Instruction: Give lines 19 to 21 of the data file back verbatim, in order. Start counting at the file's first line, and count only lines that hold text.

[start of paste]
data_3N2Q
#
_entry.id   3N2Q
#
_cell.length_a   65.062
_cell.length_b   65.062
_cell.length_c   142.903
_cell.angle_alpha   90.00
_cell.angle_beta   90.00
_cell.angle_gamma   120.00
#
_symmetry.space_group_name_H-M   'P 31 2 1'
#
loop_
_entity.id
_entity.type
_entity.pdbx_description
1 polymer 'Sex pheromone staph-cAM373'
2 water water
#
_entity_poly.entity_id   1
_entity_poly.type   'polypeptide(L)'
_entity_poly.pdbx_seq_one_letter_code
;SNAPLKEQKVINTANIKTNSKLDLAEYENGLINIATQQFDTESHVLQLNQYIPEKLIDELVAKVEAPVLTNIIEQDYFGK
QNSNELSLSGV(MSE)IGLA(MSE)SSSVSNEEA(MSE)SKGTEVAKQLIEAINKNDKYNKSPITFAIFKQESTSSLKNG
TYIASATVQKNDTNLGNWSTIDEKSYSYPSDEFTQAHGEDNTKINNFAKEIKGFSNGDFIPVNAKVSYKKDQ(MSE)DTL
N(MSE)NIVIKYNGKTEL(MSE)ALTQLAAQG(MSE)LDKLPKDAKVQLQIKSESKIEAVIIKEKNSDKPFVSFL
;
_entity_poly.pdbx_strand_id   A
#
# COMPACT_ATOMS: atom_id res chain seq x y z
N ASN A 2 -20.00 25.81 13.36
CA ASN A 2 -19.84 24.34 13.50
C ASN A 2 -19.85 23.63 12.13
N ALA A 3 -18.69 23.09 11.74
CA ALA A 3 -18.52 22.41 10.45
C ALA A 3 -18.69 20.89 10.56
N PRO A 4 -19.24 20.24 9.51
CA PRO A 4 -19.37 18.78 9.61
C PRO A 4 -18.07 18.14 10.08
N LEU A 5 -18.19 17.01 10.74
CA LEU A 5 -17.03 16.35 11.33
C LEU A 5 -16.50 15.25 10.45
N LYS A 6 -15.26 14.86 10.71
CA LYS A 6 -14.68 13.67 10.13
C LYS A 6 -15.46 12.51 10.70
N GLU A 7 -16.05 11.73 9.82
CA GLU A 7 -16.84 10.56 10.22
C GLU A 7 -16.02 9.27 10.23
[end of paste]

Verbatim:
2 water water
#
_entity_poly.entity_id   1